Poster of the Papua New Guinea Earthquake of 07 July 2013 - Magnitude 7.3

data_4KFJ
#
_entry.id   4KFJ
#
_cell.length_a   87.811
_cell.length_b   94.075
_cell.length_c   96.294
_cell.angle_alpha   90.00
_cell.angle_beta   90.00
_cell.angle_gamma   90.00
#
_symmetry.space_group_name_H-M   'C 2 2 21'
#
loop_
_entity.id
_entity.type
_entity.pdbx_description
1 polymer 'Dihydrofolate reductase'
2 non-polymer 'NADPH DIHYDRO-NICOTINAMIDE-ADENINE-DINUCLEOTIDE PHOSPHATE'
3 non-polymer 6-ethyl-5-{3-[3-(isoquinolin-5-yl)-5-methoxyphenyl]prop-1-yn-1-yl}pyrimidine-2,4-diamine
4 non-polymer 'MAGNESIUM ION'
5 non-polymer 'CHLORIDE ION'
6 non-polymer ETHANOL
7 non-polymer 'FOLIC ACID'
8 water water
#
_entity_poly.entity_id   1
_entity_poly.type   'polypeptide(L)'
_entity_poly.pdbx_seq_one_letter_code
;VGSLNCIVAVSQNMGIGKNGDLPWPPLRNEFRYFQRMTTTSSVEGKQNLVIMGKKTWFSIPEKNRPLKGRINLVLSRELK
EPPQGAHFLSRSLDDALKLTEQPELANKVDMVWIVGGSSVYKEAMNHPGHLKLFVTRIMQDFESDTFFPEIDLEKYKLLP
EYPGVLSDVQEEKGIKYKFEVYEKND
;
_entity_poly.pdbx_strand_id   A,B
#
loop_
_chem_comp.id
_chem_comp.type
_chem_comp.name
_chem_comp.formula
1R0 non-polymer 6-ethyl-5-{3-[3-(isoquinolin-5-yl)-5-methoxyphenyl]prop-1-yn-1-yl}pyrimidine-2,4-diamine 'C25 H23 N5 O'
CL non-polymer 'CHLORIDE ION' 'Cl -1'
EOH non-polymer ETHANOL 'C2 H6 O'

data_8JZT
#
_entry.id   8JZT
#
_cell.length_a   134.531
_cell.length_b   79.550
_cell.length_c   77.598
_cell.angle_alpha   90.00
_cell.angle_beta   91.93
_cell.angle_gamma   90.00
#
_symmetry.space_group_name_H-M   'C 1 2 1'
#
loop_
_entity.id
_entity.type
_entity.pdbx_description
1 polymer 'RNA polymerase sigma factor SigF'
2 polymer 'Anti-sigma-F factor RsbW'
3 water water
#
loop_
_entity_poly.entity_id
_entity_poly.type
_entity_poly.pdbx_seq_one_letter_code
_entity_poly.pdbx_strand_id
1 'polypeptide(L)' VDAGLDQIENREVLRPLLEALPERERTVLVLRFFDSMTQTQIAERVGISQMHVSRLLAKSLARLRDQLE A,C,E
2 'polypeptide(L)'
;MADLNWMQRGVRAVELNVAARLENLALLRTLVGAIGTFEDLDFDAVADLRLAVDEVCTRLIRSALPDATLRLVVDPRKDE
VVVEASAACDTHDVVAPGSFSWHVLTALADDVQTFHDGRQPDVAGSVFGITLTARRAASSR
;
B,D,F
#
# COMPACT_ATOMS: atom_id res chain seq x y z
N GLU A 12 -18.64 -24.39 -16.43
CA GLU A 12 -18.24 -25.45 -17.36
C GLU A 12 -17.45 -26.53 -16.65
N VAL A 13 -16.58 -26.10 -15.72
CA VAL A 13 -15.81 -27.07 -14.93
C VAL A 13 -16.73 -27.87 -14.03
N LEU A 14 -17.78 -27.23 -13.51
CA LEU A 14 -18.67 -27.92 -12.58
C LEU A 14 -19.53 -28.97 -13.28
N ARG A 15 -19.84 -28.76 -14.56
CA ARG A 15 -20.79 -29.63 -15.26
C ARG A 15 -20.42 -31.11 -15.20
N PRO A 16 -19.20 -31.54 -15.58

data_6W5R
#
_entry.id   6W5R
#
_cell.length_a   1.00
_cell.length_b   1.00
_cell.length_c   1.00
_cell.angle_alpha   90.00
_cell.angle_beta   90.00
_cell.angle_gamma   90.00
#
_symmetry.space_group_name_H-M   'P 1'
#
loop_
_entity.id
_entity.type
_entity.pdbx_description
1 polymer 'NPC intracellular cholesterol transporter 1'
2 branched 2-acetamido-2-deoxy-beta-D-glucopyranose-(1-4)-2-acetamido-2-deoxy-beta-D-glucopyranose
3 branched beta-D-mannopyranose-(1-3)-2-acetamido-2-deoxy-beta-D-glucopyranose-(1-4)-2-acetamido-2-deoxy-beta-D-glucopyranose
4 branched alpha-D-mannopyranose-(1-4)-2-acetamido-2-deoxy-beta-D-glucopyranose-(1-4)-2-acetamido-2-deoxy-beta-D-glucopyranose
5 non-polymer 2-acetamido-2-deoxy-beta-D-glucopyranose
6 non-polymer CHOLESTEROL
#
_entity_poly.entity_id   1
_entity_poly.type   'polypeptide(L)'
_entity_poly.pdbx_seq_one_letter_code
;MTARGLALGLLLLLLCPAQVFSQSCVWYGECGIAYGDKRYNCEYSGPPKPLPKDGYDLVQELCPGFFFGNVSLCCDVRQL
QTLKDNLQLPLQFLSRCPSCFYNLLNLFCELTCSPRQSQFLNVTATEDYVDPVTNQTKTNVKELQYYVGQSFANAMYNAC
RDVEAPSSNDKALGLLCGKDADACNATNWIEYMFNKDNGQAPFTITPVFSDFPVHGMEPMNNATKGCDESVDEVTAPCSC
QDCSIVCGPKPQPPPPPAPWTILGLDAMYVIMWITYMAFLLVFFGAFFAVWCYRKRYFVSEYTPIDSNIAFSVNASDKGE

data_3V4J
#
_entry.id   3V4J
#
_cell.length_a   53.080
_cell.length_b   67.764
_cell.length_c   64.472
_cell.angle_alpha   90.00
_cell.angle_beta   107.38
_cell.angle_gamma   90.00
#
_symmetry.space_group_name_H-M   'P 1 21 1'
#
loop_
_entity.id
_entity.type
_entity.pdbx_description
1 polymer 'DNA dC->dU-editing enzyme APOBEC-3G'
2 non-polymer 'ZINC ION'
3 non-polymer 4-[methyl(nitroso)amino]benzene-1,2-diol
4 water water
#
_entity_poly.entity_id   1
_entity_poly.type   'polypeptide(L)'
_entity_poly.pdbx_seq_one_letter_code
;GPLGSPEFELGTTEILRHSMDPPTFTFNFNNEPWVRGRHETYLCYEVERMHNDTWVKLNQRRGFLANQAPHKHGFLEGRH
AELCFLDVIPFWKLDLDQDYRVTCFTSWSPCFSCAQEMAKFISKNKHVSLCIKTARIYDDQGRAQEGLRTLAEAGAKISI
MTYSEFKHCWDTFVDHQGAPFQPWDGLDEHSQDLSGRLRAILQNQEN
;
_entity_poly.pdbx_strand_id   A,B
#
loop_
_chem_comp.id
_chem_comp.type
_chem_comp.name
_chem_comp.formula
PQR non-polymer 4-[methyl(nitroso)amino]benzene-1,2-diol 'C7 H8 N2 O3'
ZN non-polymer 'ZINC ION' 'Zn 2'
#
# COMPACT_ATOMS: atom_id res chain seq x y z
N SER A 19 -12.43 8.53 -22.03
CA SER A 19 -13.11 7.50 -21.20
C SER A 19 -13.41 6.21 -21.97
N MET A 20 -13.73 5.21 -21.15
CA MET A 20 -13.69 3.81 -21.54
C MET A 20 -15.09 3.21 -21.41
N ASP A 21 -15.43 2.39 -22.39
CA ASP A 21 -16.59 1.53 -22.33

The M 7.3 July 7 2013 earthquake northeast of Papua New Guinea occurred as a result of normal faulting approximately 380 km deep within the subducted Australia Plate. 200 km to the south of this event, the Australia Plate subducts beneath the Pacific plate at the New Britain Trench, moving towards the north-northeast at a rate of 103 mm/yr. The depth and faulting mechanism of the July 7 earthquake are consistent with the event resulting from internal (intraplate) deformation of the subducted slab, rather than as an interplate event on the shallow plate boundary interface. Crustal tectonics of the New Britain region are commonly described in terms of relative-motions of microplates that are situated at the boundary of the Australia and Pacific plates. The New Britain Trench region is familiar with large earthquakes; this subduction zone is one of the most seismically active regions of the world. Deep earthquakes (>300 km) are reasonably common as well; several M>6.5 earthquakes have occurred within 250 km of the July 7 event over the past 40 years, including a M 6.8 event in an almost identical location in June 1995. Because of their great depths, none are known to have caused damage. Intermediate-depth (70-300 km) and deep-focus (depth > 300 km) earthquakes are distinguished from shallow earthquakes (0-70 km) by the nature of their tectonic setting, and are in general less hazardous than their shallow counterparts, though they may be felt at great distances from their epicenters. The Australia slab in the region of the July 7 2013 earthquake is seismically active to depths of over 400 km.Earthquake Report
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